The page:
The Iguana Den





PVC Cage Plans 1

Originally Posted by Larry Anderson to the IguanaDen Group

We go through a lot of discussion about cage construction on this list There are a lot of questions that swirl around these concepts. I started off to make a couple of notes about where to find things, and found myself rambling off into the whole construction process. I am going to post a copy of this in the "Files" section of Yahoo Groups, but I am going to post the whole thing here for those who have problems getting into the List Site.

PVC pipe is great for making cages - it is really easy to work with, and pretty inexpensive as well. All you need is a hacksaw, to cut the pipe to length. You will also need some side-cutters or electrician's pliers to cut the mesh. If you don't have these, don't fear - there are some very cheap versions at Home Depot or Sears - you just need something tough and sharp to cut through the mesh. To mount the door, you should probably have a drill and bits, but you could get away with simply using Velcro ties to mount it. That's all the tools you need!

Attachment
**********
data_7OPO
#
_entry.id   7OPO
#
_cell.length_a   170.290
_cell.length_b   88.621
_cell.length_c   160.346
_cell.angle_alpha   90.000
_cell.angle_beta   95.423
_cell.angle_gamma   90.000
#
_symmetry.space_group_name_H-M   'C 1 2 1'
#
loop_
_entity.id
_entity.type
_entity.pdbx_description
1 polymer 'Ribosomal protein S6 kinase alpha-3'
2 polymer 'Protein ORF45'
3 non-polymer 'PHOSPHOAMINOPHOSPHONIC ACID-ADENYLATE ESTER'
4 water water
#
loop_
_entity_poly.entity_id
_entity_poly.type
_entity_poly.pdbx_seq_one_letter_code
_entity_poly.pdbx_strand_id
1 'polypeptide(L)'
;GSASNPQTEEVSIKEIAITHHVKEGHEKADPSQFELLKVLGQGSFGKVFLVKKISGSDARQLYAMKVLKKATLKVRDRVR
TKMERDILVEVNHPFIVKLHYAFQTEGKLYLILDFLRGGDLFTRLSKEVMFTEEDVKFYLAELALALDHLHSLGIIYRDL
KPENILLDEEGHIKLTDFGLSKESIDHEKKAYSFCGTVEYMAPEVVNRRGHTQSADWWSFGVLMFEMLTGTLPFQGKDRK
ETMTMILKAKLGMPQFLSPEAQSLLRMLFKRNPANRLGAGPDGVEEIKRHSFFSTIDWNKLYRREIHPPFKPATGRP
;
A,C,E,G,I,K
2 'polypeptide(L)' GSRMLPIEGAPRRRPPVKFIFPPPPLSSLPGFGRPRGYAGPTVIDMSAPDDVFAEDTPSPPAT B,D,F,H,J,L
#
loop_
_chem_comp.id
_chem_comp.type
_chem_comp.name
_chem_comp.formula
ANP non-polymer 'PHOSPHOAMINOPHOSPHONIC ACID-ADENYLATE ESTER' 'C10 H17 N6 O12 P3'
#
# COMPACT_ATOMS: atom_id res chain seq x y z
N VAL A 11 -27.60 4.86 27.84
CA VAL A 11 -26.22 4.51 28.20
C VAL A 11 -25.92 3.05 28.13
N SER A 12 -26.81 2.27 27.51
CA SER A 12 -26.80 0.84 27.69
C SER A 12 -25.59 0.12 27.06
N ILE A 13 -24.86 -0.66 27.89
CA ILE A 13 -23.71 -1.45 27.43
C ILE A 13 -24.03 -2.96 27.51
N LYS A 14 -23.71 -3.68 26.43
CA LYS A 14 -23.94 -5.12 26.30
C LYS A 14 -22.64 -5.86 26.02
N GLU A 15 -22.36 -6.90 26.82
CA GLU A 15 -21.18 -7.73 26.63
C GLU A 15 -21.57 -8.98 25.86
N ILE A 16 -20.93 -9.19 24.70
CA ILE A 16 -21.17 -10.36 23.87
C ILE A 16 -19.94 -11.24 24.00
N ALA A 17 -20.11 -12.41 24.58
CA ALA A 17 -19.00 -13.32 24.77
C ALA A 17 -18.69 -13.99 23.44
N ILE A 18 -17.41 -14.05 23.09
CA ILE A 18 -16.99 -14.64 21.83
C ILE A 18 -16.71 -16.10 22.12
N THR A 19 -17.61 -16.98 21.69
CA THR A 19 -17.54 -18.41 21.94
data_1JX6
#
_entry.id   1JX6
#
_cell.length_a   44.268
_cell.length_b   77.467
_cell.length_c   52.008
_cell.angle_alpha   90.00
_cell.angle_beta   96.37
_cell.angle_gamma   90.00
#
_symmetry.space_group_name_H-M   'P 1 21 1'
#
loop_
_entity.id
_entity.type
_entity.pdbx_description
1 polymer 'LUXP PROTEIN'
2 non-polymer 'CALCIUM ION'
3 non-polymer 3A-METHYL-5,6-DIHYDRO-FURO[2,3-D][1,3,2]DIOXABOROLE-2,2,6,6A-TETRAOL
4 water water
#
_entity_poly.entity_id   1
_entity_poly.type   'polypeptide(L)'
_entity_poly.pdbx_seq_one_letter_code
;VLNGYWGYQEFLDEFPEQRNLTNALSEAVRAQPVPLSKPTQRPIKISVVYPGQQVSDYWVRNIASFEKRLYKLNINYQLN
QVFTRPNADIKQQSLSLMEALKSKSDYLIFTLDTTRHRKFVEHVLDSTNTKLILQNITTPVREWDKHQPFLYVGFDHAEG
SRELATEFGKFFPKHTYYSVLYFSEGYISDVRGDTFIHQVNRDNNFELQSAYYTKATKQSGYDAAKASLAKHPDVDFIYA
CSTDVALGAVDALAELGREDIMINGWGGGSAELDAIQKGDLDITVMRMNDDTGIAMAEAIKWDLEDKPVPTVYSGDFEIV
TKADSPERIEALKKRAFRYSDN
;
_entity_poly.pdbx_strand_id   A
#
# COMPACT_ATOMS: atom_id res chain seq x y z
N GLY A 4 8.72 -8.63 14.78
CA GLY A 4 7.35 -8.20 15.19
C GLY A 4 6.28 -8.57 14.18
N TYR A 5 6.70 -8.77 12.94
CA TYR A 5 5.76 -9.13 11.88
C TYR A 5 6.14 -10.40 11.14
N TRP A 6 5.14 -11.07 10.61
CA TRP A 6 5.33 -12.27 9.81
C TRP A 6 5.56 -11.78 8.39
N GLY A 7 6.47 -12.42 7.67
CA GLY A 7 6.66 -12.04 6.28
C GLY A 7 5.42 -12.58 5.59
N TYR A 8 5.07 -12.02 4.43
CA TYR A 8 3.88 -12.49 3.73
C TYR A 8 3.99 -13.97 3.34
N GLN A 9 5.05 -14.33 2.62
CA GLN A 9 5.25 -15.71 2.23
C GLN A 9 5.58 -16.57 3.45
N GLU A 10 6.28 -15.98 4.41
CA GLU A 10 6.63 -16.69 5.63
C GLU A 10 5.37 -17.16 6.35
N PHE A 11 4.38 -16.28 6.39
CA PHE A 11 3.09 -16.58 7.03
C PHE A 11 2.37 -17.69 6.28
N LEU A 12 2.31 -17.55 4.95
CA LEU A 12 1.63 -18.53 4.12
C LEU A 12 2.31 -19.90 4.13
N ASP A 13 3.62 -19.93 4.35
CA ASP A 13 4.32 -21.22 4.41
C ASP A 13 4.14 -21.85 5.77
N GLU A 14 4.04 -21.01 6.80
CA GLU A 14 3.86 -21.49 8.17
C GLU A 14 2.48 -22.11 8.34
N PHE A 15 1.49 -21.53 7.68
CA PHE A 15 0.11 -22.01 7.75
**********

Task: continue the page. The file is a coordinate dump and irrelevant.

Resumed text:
Figure out all your sizes, then cut all the PVC at once. That way you can use one piece as the "model", and cut the others to match it. Be sure to mark which piece is the "master", and always use that one. That is much easier, and more accurate, than trying to measure each piece

You can make the cage extra sturdy, by gluing the fittings (be sure to buy the PVC cleaner and cement when you get the pipe). If you are going to glue it together, be sure that you haven't made any side too long to fit your mesh, before you glue it together. An alternative to gluing is to simply dry-fit the structure, then hold it all together when you fasten on the mesh. To fasten on the mesh, cut it so that it goes over the outside of the pipe, then tie it on with "zip ties". Put the zip ties no more than 6 inches apart, and be sure to put extras in the corners (and yes, you will really hate zip ties by the time you are finished). Make the PVC frame first, and then cut all of the mesh pieces. It is a lot easier to cut the mesh to fit the frame, than to build the frame to fit the mesh.

Making a panel is really easy - but the problem comes when you try to connect the panels to build the "box". I found a site that sells PVC fittings that are designed to build furniture. They have the fittings we need to make the construction easy! The PVC fittings are at US Plastics , just follow the navigation through "Pipe and Fittings", then to "Furniture Pipe and Fittings".